Last year’s events were largely off-limits due to the pandemic, but on August 27 the fourth Heritage Day event took place. The first was held in 2017 to mark the club’s 125th anniversary.
“Each Heritage Day allows us to relive tennis history with the wonderful tennis legends who join us,” said club president Monika Jain. “As we move forward, we are delighted to welcome current tennis superstars to the club.”
Banners honoring Stan Smith, who won the U.S. Open Singles championship in 1971 and U.S. Open Doubles championships in 1968 and 1974, and Bud Collins, a journalist, commentator, and tennis historian joined banners honoring Maureen Connolly, Jack Kramer, Arthur Ashe, Virginia Wade, Rod Laver, Rene Lacoste, and the first U.S. Open.
“Today the club is honoring two men who have not only made tennis history, but have created legendary status in the tennis world,” said Jason Weir-Smith, WSTC’s director of Racquet Sports, who served as emcee for the event.
Collins' widow, Anita Ruthling Klaussen, donated much of her late husband's tennis memorabilia to the club, which will be housed in the library, which was renamed “The Bud Collins Tennis Library.”
“One of the incredible surprises is the people wearing some of Bud’s clothes,” said Klaussen, herself a well-respected photographer. “When they all came to gather the books, all 90 boxes, they brought a crew. At the end of the day I asked, ‘Would you all like to look at Bud’s walk-in closet?’ I said to pick whatever you want.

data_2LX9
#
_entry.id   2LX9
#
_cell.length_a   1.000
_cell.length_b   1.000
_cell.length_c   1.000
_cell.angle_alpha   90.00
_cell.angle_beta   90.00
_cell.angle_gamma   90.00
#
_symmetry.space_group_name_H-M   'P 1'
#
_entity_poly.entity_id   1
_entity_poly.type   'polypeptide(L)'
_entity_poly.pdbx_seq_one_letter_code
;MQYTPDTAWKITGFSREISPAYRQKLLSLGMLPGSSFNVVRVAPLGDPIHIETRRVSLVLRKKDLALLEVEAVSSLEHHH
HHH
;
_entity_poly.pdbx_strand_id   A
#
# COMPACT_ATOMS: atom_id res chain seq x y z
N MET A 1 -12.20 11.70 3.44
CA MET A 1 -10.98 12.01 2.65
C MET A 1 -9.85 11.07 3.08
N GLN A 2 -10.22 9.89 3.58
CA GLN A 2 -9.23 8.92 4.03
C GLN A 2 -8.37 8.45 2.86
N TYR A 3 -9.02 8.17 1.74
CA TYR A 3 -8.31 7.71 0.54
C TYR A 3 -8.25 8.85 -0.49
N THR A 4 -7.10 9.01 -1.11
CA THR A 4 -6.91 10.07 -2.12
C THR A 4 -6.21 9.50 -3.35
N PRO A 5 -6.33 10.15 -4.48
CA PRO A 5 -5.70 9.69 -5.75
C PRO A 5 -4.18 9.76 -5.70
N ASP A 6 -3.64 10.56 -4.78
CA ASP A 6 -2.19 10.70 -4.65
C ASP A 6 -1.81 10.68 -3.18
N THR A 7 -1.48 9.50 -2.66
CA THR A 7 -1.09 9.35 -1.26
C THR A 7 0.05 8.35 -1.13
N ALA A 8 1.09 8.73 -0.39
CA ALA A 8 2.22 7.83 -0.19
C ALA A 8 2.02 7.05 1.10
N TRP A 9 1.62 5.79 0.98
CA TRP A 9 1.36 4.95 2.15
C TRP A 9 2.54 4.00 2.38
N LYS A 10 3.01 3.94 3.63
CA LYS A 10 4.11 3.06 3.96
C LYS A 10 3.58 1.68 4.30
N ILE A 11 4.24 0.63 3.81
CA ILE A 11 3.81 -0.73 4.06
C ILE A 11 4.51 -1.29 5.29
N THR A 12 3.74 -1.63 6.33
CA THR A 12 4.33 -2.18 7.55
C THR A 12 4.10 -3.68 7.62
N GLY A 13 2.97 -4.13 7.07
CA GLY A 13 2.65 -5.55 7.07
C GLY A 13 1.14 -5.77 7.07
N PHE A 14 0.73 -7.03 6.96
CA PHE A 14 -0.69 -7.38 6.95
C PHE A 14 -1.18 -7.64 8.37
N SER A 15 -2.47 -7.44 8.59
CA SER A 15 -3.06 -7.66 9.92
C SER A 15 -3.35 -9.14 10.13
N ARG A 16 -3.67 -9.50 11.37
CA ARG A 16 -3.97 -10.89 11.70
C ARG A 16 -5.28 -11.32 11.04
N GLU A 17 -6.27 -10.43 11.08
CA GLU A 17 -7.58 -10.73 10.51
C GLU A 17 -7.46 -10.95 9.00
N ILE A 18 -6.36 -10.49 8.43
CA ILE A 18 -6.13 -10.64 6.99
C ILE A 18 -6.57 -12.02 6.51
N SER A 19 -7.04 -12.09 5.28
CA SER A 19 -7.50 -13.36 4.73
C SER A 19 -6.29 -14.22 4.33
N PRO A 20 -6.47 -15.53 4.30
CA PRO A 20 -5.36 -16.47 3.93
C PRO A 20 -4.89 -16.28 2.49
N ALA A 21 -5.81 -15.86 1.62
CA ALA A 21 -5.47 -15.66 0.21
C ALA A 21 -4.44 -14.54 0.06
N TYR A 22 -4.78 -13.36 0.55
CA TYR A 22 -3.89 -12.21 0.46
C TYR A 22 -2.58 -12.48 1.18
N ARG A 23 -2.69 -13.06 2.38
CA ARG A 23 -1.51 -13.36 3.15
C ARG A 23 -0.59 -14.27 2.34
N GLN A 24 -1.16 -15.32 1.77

“I believe Bud would be very, very pleased to know that his cherished tennis books are now housed here,” she added. “He loved the West Side Tennis Club.”
Collins was one of the first writers to make the jump to television.
“I just want you to know, I love hearing you talk,” Klaussen recalls an electrician telling her late husband. “I don’t care about tennis one bit, but I never miss your broadcast, since you’re so interesting.”
Collins also loved to play tennis and carried a racket on all of his travels. One of his favorite partners was opera star Luciano Pavarotti.
Ramsey Smith, head coach of the Duke University men’s tennis team, was making his first visit to WSTC and handled the introduction of his father.
“First and foremost, he’s my father, but he’s also my mentor, coach, and role model,” he said. “Someone I always looked up to and admired.”
“Tennis has been a great sport,” the elder Smith told the crowd. “All four of our kids played in college, it has always been an important part of our lives.”
Smith is the namesake of the popular style of Adidas tennis shoes, and even wrote a book titled “Stan smith: Some People Think I'm a Shoe.”
“People always ask about the shoe,” he said. “Back in 1965, the shoe was created as the first leather tennis shoe ever made. Before that, we wore canvas shoes.”
“Seeing him impressed me to see the personal side of the man,” said attendee David Gale of Smith. “Fit, articulate, and appreciative of not only what he accomplished, but also appreciative of the fact that he didn’t do it himself. It is always inspiring to see people who achieved success relatively early in their lives and be very happy and at peace with where they are now.”
“Stan Smith, Anita Ruthling Klaussen, and Bud Collins inspire me through their impact on those around them,” said Michael Perkins. “The ambiance of Heritage Day is characterized by the excitement created by the coming together of loving friends and family to honor their historical and cultural impact.”